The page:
Real gross domestic product (GDP) increased 4.2 percent in the second quarter of 2014, according to the “second” estimate released by the Bureau of Economic Analysis. In the first quarter, real GDP decreased 2.1 percent. The second-quarter growth rate was revised up 0.2 percentage point from the “advance” estimate released in July.
The upturn in real GDP growth was primarily driven by the following:
- Exports, mainly goods exports, increased after decreasing in the first quarter.
- Nonfarm inventory investment by motor vehicle dealers turned up.
- Consumer spending, notably motor vehicles and parts, increased more than in the first quarter.
In addition, business investment picked up, and state and local government spending increased after decreasing in the first quarter.
In contrast to these contributions, imports (a subtraction in the calculation of GDP) were higher in the second quarter than in the first quarter.
The 0.2 percentage point revision to second-quarter GDP growth primarily reflected an upward revision to business investment and a downward revision to imports. These revisions were partly offset by a downward revision to inventory investment.
See the Technical Note for more information.
BEA’s featured measure of corporate profits increased 8.0 percent at a quarterly rate in the second quarter after decreasing 9.4 percent in the first quarter. The second-quarter increase was the largest since the third quarter of 2010.
- Profits of nonfinancial corporations rose 10.6 percent after falling 7.4 percent in the first quarter.
- Profits of financial corporations rose 7.3 percent after falling 17.1 percent.
- Profits from the rest of the world rose 1.2 percent after falling 6.1 percent.
Over the last 12 months, corporate profits fell 0.3 percent.
Read the full report.
Published August 14, 2014
BEA News , GDP , GDP by State
BEA’s annual gross domestic product by state report provides a crucial look into the health of states’ economies. Soon businesses, consumers, and policymakers will get a sneak peak at a more timely and frequent version of the report.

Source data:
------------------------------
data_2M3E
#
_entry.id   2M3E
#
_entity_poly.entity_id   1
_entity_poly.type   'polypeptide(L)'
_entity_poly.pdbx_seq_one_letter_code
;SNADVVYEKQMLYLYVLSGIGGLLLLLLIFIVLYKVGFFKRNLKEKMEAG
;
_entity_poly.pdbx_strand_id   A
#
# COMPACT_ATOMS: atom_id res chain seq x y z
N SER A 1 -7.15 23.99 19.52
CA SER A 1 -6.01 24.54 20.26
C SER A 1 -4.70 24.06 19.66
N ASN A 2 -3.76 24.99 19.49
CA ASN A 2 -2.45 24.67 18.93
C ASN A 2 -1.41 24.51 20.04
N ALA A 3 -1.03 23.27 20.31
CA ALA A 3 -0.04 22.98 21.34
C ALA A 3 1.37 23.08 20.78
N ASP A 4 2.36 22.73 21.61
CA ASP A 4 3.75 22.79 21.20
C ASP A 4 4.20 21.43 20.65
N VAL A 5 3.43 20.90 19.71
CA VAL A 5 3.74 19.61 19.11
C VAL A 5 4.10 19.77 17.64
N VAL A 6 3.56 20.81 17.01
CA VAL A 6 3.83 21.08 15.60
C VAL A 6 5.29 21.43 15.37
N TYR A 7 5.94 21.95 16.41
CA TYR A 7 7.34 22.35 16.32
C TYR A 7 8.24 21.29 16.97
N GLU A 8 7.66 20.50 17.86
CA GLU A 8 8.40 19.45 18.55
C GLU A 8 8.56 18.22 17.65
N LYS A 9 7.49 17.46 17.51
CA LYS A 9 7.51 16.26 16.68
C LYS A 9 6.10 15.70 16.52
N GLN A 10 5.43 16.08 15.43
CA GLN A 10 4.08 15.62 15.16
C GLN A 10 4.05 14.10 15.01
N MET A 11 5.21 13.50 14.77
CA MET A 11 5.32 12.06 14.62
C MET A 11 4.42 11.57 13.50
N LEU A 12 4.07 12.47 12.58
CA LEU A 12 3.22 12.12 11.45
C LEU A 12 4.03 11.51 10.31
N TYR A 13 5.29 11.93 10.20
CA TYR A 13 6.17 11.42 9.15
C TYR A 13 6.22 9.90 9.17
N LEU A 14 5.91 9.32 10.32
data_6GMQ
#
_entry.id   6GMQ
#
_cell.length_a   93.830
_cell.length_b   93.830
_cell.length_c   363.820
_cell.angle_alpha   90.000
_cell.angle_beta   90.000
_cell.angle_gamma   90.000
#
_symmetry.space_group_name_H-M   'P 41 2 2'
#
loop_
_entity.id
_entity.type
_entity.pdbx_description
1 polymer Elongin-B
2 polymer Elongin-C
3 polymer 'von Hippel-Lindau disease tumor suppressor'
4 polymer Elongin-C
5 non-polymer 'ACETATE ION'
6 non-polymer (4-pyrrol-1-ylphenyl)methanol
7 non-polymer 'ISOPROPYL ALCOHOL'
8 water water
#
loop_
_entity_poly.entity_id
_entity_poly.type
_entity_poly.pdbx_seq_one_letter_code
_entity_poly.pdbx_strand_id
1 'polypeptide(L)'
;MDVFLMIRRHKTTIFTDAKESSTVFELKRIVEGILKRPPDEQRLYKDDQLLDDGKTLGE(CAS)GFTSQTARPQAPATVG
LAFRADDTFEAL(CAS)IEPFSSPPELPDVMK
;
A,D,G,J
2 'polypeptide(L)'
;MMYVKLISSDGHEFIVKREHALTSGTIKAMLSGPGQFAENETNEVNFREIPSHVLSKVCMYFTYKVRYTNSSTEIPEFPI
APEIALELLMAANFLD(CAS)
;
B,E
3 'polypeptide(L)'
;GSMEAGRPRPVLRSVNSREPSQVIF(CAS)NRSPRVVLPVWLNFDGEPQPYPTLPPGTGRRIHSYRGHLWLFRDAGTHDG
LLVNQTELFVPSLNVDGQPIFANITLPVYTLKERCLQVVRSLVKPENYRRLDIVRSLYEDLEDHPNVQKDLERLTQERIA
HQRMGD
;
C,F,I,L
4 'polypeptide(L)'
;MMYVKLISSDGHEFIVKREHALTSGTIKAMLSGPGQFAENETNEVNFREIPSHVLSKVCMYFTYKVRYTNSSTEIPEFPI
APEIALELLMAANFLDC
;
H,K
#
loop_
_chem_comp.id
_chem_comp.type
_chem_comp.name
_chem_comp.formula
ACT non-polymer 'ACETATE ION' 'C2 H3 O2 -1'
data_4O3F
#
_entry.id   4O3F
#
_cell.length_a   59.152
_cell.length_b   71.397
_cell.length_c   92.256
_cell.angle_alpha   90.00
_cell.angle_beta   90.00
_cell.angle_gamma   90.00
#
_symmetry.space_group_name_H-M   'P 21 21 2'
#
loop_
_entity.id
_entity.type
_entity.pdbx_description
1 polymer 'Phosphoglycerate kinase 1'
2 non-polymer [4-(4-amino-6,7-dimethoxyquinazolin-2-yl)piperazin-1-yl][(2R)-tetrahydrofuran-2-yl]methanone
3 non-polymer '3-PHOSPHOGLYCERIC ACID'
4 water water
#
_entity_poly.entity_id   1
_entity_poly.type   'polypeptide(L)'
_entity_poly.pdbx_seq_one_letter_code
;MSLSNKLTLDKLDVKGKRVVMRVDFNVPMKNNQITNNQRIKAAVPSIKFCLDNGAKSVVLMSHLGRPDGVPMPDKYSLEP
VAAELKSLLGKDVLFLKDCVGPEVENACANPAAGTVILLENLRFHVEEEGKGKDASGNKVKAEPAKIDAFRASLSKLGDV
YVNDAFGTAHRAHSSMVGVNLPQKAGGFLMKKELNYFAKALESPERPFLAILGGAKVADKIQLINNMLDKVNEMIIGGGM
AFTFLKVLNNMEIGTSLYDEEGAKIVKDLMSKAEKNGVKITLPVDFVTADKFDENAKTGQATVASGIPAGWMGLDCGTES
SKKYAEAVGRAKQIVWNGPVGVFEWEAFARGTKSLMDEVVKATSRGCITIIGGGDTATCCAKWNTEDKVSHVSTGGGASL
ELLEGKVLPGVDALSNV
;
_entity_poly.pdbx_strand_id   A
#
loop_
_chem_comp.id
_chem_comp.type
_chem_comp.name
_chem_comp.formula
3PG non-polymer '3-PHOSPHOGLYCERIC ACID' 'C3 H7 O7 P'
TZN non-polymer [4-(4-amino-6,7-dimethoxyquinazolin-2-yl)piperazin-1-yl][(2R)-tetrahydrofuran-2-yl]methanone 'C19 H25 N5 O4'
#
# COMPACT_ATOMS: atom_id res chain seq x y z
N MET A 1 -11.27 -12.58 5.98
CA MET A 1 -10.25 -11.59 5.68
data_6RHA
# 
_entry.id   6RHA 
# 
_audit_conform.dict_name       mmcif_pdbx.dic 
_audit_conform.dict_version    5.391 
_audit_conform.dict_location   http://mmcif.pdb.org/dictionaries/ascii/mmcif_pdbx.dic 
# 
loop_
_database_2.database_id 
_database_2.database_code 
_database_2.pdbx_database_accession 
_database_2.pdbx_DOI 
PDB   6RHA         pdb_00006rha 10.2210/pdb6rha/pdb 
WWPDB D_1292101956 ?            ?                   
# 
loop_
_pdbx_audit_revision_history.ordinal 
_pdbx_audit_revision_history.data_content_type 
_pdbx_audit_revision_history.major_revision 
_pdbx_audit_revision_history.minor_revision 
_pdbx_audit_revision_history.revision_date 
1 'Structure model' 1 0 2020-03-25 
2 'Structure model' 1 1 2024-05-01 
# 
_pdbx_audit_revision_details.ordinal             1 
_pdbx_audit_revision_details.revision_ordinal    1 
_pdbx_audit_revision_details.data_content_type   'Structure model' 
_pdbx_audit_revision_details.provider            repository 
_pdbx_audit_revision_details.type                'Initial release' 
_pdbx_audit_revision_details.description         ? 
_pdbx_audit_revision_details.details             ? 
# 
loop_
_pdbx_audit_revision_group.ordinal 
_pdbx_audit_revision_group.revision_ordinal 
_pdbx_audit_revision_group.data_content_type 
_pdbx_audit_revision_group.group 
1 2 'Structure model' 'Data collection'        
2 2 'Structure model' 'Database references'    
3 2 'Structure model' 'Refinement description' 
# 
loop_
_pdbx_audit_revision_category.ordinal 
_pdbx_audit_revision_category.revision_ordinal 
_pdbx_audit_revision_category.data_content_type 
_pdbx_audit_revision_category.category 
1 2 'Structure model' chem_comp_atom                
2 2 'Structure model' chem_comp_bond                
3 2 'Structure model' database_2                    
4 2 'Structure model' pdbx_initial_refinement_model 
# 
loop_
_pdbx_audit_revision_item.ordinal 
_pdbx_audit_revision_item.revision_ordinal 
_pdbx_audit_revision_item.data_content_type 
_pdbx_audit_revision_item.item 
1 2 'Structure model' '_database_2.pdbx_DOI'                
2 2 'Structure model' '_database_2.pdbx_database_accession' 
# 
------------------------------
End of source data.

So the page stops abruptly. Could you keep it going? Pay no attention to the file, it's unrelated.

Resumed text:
On August 20, we will release a quarterly look at state economic performance broken out by industry for the years 2005-2013. Like its annual cousin, this prototype quarterly GDP by state report will be conceptually consistent with BEA’s national data on economic output, allowing for comparisons across geographies and time.
In addition to the economic activity of each state, these quarterly statistics will provide more information on how states’ industries are faring. For instance, according to our most recent annual report on state economic growth, released on June 11, non-durable goods manufacturing contributed 2.65 percentage points to overall growth in Louisiana. Using quarterly data, one can investigate whether this increase in activity was sustained over all four quarters.
We are releasing these statistics for review and comment by data users. After getting their feedback, the goal is to start producing quarterly GDP by state statistics on a regular basis in 2015. Quarterly GDP by state statistics will provide a first read on state-level activity for a quarter within five to six months after the close of that quarter.
Quarterly GDP by state statistics can also build a clearer picture of the overall U.S. economy. By providing an earlier indication of what states are experiencing in terms of economic activity, these statistics can provide more insight into the geographic pattern of national economic performance.
For example, using quarterly GDP by state statistics, one can investigate whether key industries in some states were showing declines even before the national downturn that began in late 2007.
These new estimates are just one way that BEA is innovating to better measure the 21st Century economy. On August 7, we released prototype estimates of consumer spending by state. Earlier this year, we introduced real (inflation-adjusted) estimates of personal income for states and metropolitan areas and new quarterly statistics on GDP broken out by industry. Providing businesses and individuals with new data tools like these is a priority of the Commerce Department’s “Open for Business Agenda.”